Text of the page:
Hospitals, imaging labs and outpatient centers depend on traveling radiologic technologists to service a growing number of patients who require X-rays, CAT scans and other diagnostic procedures. These technologists position patients for procedures, take images of them and enable radiologists and physicians to diagnose injuries or abnormalities. If you want to become a traveling radiologic technologist, you need at least an associate's degree or certificate from a college or university. You can expect to earn an average annual salary of around $70,000.
Salary and Qualifications
The average annual salary of a traveling radiologic technologist was $78,000 as of 2013, according to the job site Indeed. Traveling radiologic technologists can make up to 50 percent more than permanent staffers who work in one location, according to staffing company American Traveler. To get a job in this field, you need the minimum of an associate's degree in radiography. Another viable option is obtaining a certificate in radiography, which takes six months to a year to complete. All radiologic technologists must get licensed by passing an exam through The American Registry of Radiologic Technologists, or ARRT. Other important requirements you'll need are stamina and attention to detail and communication, science and math skills.
Average salaries for traveling radiologic technologists varied the most within the West region in 2013, according to Indeed, where they earned the least in Hawaii and most in California -- $50,000 and $84,000, respectively. Those in the South made $67,000 to $93,000 in Louisiana and Washington, D.C., respectively. If you worked as a traveling radiologic technologist in the Northeast, you'd earn $67,000 or $94,000 in Maine or New York, respectively - the lowest and highest earnings in that region. In the Midwest, you'd make $58,000 to $86,000 per year, with the lowest salary in Nebraska and South Dakota and highest in Illinois.
A traveling radiologic technologist can earn a higher salary working for a specific type of employer or medical establishment. For example, radiologic technologists' salaries were highest in colleges and universities, according to May 2012 data from the U.S. Bureau of Labor Statistics -- $66,810 versus the industry average of $56,450 for all radiologic technologists. Traveling radiologic technologists may travel to these educational institutions to instruct students in classrooms or laboratories. Radiologic technologists also earned considerably high salaries at specialty hospitals -- cardiac, cancer or children's hospitals -- $61,410 per year. You may also earn more in this field by working for a larger hospital or medical staffing firm.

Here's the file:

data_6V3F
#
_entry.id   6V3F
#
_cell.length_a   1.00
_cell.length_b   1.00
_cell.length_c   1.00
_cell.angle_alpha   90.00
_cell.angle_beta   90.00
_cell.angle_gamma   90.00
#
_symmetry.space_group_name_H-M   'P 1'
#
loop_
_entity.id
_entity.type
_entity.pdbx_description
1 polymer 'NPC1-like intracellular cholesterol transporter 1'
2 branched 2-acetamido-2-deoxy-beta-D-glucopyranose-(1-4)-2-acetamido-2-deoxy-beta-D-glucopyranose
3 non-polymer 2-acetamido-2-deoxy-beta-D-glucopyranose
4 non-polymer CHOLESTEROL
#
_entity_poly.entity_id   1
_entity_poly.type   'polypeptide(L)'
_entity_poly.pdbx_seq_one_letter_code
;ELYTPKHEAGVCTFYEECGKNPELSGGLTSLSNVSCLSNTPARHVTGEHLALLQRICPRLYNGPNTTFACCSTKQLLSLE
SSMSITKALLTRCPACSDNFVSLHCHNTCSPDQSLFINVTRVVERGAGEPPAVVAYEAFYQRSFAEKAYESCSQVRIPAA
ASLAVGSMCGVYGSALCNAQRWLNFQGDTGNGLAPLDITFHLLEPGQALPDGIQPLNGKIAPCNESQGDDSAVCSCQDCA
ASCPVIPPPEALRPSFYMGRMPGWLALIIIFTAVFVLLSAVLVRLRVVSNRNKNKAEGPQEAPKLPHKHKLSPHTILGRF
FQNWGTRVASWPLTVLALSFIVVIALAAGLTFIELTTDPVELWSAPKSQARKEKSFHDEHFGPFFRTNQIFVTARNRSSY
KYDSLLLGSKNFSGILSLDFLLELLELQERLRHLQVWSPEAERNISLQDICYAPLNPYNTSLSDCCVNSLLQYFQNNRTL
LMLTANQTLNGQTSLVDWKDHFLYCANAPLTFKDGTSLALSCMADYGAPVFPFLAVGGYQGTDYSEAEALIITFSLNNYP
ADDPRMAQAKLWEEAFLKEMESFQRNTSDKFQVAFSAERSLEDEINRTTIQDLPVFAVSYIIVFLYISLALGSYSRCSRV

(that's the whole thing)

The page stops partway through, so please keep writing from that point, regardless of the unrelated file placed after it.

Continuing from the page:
The BLS forecasts a 28 percent increase in employment for radiologic technologists, including those who travel, through 2020 -- an above-average growth rate. Population increases among aging baby boomers and seniors, who typically need diagnostic procedures more frequently, should increase job opportunities for traveling radiologic technologists. Although employment is still highest in hospitals, your staffing or medical services company may assign you to work in physicians' offices, imaging and outpatient centers -- mainly because of technological advances at these medical facilities.
- U.S. Bureau of Labor Statistics: Occupational Outlook Handbook: What Radiologic Technologists Do
- U.S. Bureau of Labor Statistics: Occupational Outlook Handbook: How to Become a Radiologic Technologist
- U.S. Bureau of Labor Statistics: Radiologic Technologists: Job Outlook
- U.S. Bureau of Labor Statistics: Occupational Employment Statistics: Radiologic Technologists
- American Traveler: Radiology Technician Jobs
- Indeed: Travel Radiologic Technologist Salary
- Indeed: Travel Radiologic Technologist Salary in Maine, and New York
- Indeed: Travel Radiologic Technologist Salary in Hawaii, and California
- Indeed: Travel Radiologic Technologist Salary in Louisiana, and Washington, DC
- Indeed: Travel Radiologic Technologist Salary in South Dakota, Nebraska, and Illinois
- Stockbyte/Stockbyte/Getty Images